“I was most fascinated by the people who found ways to forgive without getting the words ‘I’m sorry’… Ultimately I learned how you sometimes need to compromise for family harmony or to keep someone you love in your life,” Shapiro said.
“As [my therapist] once told me, ‘You can be very right and very alone,'” she said.
Shapiro also weaves into the book a spectrum of views on the subject from clergy and experts of various faiths. Shapiro turns to her own Jewish tradition for guidance, including from her friend Rabbi Moshe Pindrus of the Ohr Somayach religious seminary in Israel. Peppering his conversation with biblical and Talmudic quotations, he tells her that there are no actions that are unpardonable, as long as the person properly repents.
“But what if there are no regrets or atoning?” the author asks the rabbi.
Pindrus explains that there is no obligation to forgive a person until they apologize. At the same time, one must not keep silent and despise the person who wronged them, but rather inform the other of their feelings and ask for an apology.
Shapiro said she was also fascinated to find that Judaism and Islam were “so aligned” on the need for true atonement and repentance for sins.
“I was confused by Christianity’s attitude about forgiveness when Jesus said, ‘Father forgive them, they know not what to do,’ while he was being crucified. At first it seemed to imply a blanket forgiveness for sins. But then the Reverend Dr. Morgan Roberts explained the concept of hell, where a sinner is sent forever if they don’t repent,” she said.
Shapiro said she was taken by a quote from Confucius: “Forget injuries, never forget kindnesses.”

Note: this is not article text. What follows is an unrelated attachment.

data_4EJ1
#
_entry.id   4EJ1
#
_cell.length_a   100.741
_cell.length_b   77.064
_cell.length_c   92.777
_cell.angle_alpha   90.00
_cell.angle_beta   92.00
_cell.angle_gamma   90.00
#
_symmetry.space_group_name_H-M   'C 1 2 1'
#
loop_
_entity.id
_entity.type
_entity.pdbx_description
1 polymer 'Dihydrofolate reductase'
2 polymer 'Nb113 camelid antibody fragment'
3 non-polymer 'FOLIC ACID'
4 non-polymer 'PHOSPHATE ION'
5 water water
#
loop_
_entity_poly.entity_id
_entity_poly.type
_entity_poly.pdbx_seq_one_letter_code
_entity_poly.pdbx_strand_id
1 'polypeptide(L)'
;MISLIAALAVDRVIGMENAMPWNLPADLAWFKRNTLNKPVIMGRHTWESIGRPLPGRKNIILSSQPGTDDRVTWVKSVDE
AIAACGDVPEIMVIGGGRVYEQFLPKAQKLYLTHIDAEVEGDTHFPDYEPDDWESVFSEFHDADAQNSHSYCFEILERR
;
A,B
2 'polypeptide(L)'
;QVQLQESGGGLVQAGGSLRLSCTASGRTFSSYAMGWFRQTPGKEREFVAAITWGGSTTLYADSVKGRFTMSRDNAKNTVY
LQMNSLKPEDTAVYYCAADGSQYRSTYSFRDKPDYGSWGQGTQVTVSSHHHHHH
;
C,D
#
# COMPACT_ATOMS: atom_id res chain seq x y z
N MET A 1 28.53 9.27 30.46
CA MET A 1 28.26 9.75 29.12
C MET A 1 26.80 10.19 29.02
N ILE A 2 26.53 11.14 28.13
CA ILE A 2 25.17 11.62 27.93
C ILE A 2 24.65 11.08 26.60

“And the overviews of Buddhism and Hindu spoke to me, the idea that there’s a bigger picture I can’t see that would illuminate my myopic mindset and liberate me,” she added.
One of the most important things Shapiro learned in the process of researching and writing “The Forgiveness Tour” is that it is never too late to apologize or forgive. She has done this in her own life, and she has observed it among others — including celebrities and public figures.
While others were cynical about Justin Timberlake’s belated apologies to Janet Jackson and Britney Spears in February of this year for racist and misogynistic words and actions from a decade and a half ago, Shapiro published an article touting the benefits of high-profile people trying to make amends with those they have offended.
“Someone with a high public stature apologizing can create a new norm,” Shapiro writes in the article, quoting psychiatrist Vatsal Thakkar.
Shapiro has also cited Deborah Copaken‘s moving experience of finally contacting the man who 30 years earlier raped her the night before her college graduation. The man responded immediately and said he had no recollection of the event (he had blacked out from excessive drinking), and was deeply sorry for what he had done.
Suddenly, 30 years of pain and grief fell out of me. I cried. And I cried… And then, suddenly, I was cleansed. Reborn
“The fact that he’d done this to me and that I’d been living with the resulting trauma for 30 years was horrifying to him. He was so sorry, he said. He just kept repeating those words, ‘I’m so sorry,’ over and over,” Copaken wrote in The Atlantic in 2018.
“Suddenly, 30 years of pain and grief fell out of me. I cried. And I cried. And I kept crying for the next several hours, as I prepared for Yom Kippur, the Jewish holiday of forgiveness. And then, suddenly, I was cleansed. Reborn. The trauma was gone. All because of a belated apology,” she wrote.
Having come to the end of her “Forgiveness Tour,” Shapiro said she is ready for the High Holidays.
“I can now apologize better and more fully if I’ve hurt someone in my life. Even if the hurt was accidental or I don’t quite understand it. What’s important, I learned, is that I often have the power to heal estrangements with the people I care about if I can just get over myself, my pride, my myopic views and my ego,” Shapiro said.
“And then, of course, I have to forgive myself,” she said.